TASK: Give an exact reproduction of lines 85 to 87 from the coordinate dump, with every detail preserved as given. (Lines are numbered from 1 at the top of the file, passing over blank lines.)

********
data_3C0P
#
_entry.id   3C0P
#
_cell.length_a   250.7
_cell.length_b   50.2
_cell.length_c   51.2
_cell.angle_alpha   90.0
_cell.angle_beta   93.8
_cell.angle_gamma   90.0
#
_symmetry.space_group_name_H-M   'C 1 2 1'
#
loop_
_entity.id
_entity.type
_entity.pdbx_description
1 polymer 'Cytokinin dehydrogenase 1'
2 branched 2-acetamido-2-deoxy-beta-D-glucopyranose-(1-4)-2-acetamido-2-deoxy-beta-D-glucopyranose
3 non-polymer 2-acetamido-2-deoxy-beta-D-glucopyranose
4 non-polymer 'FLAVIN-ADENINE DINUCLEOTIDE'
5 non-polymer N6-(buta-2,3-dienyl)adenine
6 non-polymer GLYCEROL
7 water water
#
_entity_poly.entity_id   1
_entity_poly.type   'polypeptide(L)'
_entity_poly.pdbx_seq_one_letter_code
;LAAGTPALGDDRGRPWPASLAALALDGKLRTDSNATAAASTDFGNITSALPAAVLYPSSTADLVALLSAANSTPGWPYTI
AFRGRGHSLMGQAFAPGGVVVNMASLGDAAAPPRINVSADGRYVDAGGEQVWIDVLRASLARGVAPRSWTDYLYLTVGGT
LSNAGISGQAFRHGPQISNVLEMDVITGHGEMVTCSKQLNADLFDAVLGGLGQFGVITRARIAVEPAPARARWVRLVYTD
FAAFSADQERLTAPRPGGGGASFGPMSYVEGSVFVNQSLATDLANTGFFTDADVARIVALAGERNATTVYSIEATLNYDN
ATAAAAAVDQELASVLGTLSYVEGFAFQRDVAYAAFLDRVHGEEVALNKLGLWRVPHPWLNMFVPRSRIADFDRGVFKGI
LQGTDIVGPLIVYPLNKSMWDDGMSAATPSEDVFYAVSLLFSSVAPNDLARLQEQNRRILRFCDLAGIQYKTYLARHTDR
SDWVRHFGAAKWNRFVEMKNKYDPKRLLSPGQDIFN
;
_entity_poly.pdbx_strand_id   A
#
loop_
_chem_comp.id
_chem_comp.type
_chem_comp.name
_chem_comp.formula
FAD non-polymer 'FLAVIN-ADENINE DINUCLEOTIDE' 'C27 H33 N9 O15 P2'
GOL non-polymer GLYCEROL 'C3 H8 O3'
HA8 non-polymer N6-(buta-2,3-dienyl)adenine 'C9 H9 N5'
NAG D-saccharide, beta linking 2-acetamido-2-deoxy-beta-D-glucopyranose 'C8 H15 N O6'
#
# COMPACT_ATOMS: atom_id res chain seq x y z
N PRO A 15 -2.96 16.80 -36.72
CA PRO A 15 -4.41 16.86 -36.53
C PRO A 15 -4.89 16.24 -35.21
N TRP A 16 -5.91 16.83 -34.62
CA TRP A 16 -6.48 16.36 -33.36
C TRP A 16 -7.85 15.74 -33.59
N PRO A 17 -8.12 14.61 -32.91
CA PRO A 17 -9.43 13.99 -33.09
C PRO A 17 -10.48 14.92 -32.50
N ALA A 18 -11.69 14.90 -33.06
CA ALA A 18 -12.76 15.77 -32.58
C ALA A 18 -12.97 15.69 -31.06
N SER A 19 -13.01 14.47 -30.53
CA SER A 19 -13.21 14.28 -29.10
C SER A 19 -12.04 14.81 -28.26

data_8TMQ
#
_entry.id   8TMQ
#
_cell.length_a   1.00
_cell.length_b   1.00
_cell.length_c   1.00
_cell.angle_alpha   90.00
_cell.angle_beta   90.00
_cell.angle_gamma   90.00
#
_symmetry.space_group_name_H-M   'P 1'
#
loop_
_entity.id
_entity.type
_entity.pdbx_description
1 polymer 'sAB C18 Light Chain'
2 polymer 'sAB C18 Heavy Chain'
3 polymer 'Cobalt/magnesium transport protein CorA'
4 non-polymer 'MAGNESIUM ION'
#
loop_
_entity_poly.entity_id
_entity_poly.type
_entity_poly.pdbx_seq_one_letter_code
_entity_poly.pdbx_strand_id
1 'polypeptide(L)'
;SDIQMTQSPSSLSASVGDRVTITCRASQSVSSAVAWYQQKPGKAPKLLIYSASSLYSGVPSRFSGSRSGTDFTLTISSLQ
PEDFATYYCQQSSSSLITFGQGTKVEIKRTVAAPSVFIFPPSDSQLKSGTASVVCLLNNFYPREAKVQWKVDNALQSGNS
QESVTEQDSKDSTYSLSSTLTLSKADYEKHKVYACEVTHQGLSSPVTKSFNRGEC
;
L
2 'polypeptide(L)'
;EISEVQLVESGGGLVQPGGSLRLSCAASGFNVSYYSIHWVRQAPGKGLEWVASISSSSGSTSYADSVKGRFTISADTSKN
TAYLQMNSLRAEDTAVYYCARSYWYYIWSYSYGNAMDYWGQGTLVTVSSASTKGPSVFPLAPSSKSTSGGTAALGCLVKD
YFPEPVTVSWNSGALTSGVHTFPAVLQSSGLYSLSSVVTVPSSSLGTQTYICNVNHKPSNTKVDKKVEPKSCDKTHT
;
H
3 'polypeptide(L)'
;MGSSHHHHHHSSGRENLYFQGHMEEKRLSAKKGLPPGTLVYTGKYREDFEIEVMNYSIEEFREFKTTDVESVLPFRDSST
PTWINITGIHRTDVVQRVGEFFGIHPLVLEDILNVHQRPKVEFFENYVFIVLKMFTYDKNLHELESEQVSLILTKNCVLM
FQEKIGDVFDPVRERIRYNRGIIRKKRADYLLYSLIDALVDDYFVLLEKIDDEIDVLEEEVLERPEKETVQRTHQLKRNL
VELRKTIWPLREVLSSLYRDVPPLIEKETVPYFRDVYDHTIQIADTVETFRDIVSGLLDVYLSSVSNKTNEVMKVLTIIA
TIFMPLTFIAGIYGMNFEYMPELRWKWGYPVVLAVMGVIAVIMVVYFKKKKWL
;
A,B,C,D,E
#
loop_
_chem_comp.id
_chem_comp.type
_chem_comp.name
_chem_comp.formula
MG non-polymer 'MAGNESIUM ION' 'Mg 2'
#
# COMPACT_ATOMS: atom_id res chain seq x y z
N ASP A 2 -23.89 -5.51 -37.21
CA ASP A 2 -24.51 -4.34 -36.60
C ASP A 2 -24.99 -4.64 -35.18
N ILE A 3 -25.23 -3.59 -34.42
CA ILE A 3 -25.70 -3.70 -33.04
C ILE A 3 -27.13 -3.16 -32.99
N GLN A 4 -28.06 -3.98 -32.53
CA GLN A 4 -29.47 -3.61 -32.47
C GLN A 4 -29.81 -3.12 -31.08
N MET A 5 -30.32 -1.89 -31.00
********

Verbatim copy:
4 non-polymer 'MAGNESIUM ION'
#
loop_